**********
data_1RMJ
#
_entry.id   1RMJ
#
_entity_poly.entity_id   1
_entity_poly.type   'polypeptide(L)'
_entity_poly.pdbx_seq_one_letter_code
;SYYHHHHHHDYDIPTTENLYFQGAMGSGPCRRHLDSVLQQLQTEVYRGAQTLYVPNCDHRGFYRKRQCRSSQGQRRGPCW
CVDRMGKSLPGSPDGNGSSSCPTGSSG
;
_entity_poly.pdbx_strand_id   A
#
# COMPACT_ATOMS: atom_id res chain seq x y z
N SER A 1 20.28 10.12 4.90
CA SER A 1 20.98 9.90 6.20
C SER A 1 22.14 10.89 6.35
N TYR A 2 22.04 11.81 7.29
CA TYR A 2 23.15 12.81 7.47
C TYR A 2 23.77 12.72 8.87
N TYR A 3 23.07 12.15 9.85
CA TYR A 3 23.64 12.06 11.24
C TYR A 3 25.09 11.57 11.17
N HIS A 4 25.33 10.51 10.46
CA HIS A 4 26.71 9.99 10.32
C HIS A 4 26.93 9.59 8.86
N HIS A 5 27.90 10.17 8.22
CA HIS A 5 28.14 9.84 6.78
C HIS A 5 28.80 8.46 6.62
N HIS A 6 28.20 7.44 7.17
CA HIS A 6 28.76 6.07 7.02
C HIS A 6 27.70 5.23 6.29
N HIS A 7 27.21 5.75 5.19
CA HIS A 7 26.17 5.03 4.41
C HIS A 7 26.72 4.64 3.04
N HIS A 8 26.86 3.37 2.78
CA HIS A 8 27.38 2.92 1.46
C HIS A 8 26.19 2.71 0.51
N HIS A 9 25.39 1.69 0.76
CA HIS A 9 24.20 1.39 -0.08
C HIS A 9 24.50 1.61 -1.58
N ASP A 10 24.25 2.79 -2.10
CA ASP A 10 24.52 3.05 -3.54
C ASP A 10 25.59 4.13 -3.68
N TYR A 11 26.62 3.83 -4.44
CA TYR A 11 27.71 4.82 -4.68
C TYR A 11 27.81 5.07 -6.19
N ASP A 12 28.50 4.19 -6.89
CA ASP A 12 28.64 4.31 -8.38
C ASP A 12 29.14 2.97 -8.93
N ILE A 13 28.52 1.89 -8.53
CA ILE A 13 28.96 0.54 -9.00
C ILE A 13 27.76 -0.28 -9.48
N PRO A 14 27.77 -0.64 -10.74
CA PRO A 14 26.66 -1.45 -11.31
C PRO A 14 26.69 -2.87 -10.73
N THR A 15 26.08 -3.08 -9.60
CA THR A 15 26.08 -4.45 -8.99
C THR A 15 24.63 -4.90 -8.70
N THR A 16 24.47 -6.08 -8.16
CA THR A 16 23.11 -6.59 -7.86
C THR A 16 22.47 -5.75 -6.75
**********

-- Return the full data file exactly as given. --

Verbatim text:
data_1RMJ
#
_entry.id   1RMJ
#
_entity_poly.entity_id   1
_entity_poly.type   'polypeptide(L)'
_entity_poly.pdbx_seq_one_letter_code
;SYYHHHHHHDYDIPTTENLYFQGAMGSGPCRRHLDSVLQQLQTEVYRGAQTLYVPNCDHRGFYRKRQCRSSQGQRRGPCW
CVDRMGKSLPGSPDGNGSSSCPTGSSG
;
_entity_poly.pdbx_strand_id   A
#
# COMPACT_ATOMS: atom_id res chain seq x y z
N SER A 1 20.28 10.12 4.90
CA SER A 1 20.98 9.90 6.20
C SER A 1 22.14 10.89 6.35
N TYR A 2 22.04 11.81 7.29
CA TYR A 2 23.15 12.81 7.47
C TYR A 2 23.77 12.72 8.87
N TYR A 3 23.07 12.15 9.85
CA TYR A 3 23.64 12.06 11.24
C TYR A 3 25.09 11.57 11.17
N HIS A 4 25.33 10.51 10.46
CA HIS A 4 26.71 9.99 10.32
C HIS A 4 26.93 9.59 8.86
N HIS A 5 27.90 10.17 8.22
CA HIS A 5 28.14 9.84 6.78
C HIS A 5 28.80 8.46 6.62
N HIS A 6 28.20 7.44 7.17
CA HIS A 6 28.76 6.07 7.02
C HIS A 6 27.70 5.23 6.29
N HIS A 7 27.21 5.75 5.19
CA HIS A 7 26.17 5.03 4.41
C HIS A 7 26.72 4.64 3.04
N HIS A 8 26.86 3.37 2.78
CA HIS A 8 27.38 2.92 1.46
C HIS A 8 26.19 2.71 0.51
N HIS A 9 25.39 1.69 0.76
CA HIS A 9 24.20 1.39 -0.08
C HIS A 9 24.50 1.61 -1.58
N ASP A 10 24.25 2.79 -2.10
CA ASP A 10 24.52 3.05 -3.54
C ASP A 10 25.59 4.13 -3.68
N TYR A 11 26.62 3.83 -4.44
CA TYR A 11 27.71 4.82 -4.68
C TYR A 11 27.81 5.07 -6.19
N ASP A 12 28.50 4.19 -6.89
CA ASP A 12 28.64 4.31 -8.38
C ASP A 12 29.14 2.97 -8.93
N ILE A 13 28.52 1.89 -8.53
CA ILE A 13 28.96 0.54 -9.00
C ILE A 13 27.76 -0.28 -9.48
N PRO A 14 27.77 -0.64 -10.74
CA PRO A 14 26.66 -1.45 -11.31
C PRO A 14 26.69 -2.87 -10.73
N THR A 15 26.08 -3.08 -9.60
CA THR A 15 26.08 -4.45 -8.99
C THR A 15 24.63 -4.90 -8.70
N THR A 16 24.47 -6.08 -8.16
CA THR A 16 23.11 -6.59 -7.86
C THR A 16 22.47 -5.75 -6.75